The consumption of soft drinks by American youth is increasing. National dietary surveys show that carbonated soft drink consumption more than doubled in youths aged 6 to 17 from about 5 ounces per day in 1977-78 to 12 ounces in 1994-98, the most recent years for which national data is available. Adolescent boys' soft drink consumption more than tripled during those years.
There are at least two negative results to this soft drink explosion. First, the use of soft drinks is likely related to the rise in childhood obesity. A variety of studies suggest that we don't eat fewer calories from other sources when we increase calories from beverages. If a child drinks 9 to 10 ounces of a soft drink, that's equivalent to almost 120 calories. One study shows that youth who drink 9 ounces or more of soda a day consume almost 200 calories more each day than those who skip these beverages. If this amount of calories is consistently added to a youth's normal daily food intake, it can cause gradual weight gain. A small study of children 6 to 13 years old showed that they gained a quarter- to a half-pound per week over four to eight weeks when they drank more than 12 ounces a day of soft drinks.
In addition to the problem of weight gain, when children drink more soft drinks, they may drink less of beverages like 100 percent fruit juice and milk. A child's nutrient intake would drop as a result. Younger children seem to be particularly at risk. In one study, preschoolers who drank nine or more ounces of soft drinks per day were almost four times as likely to drink less than 8 ounces of milk per day. In general, kids who drink the most soft drinks get only about three-quarters of the calcium that nonconsumers of these drinks do. Those who drink more soft drinks also drink less fruit juice, so they get less vitamins A and C, too.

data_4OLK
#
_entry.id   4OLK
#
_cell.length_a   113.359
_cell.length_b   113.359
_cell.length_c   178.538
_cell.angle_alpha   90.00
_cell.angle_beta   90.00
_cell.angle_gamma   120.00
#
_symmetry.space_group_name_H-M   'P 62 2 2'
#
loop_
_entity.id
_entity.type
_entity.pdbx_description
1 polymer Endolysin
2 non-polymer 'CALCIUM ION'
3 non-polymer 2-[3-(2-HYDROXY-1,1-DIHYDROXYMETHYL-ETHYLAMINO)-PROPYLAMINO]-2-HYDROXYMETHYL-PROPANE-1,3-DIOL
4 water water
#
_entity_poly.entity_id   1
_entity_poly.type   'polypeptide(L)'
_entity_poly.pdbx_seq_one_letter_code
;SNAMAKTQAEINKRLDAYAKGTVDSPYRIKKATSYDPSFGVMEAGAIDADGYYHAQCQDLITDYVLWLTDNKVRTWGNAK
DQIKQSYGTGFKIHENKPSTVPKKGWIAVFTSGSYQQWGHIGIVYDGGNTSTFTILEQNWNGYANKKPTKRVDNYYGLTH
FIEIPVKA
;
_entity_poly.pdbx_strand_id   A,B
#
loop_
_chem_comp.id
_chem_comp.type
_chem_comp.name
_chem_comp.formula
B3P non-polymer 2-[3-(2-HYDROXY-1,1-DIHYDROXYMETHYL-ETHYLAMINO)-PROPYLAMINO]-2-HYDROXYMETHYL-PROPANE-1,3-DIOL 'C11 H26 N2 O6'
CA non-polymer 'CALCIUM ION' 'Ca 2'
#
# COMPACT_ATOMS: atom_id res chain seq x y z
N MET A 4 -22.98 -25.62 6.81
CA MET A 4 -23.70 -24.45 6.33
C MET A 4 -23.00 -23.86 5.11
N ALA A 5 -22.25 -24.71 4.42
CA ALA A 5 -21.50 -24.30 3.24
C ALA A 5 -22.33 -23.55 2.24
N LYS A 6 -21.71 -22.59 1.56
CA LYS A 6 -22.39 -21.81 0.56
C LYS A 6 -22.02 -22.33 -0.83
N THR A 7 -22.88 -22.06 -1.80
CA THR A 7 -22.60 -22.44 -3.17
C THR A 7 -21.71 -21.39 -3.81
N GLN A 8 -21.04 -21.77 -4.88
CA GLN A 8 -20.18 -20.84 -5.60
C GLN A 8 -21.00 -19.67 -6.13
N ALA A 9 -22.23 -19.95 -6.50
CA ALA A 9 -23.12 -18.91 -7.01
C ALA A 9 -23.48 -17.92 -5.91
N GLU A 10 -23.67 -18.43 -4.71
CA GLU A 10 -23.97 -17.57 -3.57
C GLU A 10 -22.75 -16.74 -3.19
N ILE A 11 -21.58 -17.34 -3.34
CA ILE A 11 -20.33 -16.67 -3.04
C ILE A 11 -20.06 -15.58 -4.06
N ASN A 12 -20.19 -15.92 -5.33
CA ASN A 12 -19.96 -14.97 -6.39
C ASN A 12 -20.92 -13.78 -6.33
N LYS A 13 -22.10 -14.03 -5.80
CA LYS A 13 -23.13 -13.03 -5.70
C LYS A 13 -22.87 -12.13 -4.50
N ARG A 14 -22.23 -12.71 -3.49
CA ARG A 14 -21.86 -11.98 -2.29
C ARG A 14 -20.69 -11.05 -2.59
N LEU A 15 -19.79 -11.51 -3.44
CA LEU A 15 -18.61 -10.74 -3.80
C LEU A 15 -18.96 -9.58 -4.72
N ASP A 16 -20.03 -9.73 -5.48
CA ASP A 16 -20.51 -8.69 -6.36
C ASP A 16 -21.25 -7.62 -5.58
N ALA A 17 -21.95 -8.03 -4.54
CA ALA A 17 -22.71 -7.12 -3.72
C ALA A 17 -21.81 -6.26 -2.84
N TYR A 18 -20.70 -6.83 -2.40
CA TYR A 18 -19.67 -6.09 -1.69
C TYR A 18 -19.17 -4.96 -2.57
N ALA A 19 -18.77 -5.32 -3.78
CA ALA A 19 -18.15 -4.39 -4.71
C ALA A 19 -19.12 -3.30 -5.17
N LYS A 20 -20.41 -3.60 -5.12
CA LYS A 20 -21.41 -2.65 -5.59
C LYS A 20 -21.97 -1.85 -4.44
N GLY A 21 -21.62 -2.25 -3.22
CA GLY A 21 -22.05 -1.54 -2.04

To reverse current trends, it may be helpful to limit children's TV viewing. A new study indicates that the odds of drinking soft drinks almost daily was twice as likely for those children who watched more than 3.5 hours of television a day. Researchers believe that the increase is related to soft drink advertising. For a child's proper development, the American Academy of Pediatrics recommends limiting total "screen time," which includes use of computers and video games, to no more than two hours a day. Observing this two-hour, screen-viewing limit could diminish a child's use of soft drinks.
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Another influence that parents can control is their own behavior. If parents drink soft drinks three or more times a week, their children are three times more likely to drink five or more per week than kids whose parents drink less often. Obviously, it can be hard for children to see why they should drink milk, juice, or water at meals and snacks while parents drink a soda. The availability of soft drinks at home and soft drink vending machines in schools also affect children's soft drink consumption. While the habits of children's friends can make a difference, the parent's influence is stronger, according to the research.
Although soft drink consumption among children has received the most critical attention in studies, the wide popularity of sports drinks, fruit drinks with only 5 to 20 percent juice and sweetened drinks made from powdered mixes are also concerns. These drinks carry extra calories and decrease children's consumption of nutrient-dense drinks. Parents should restrict these drinks as well.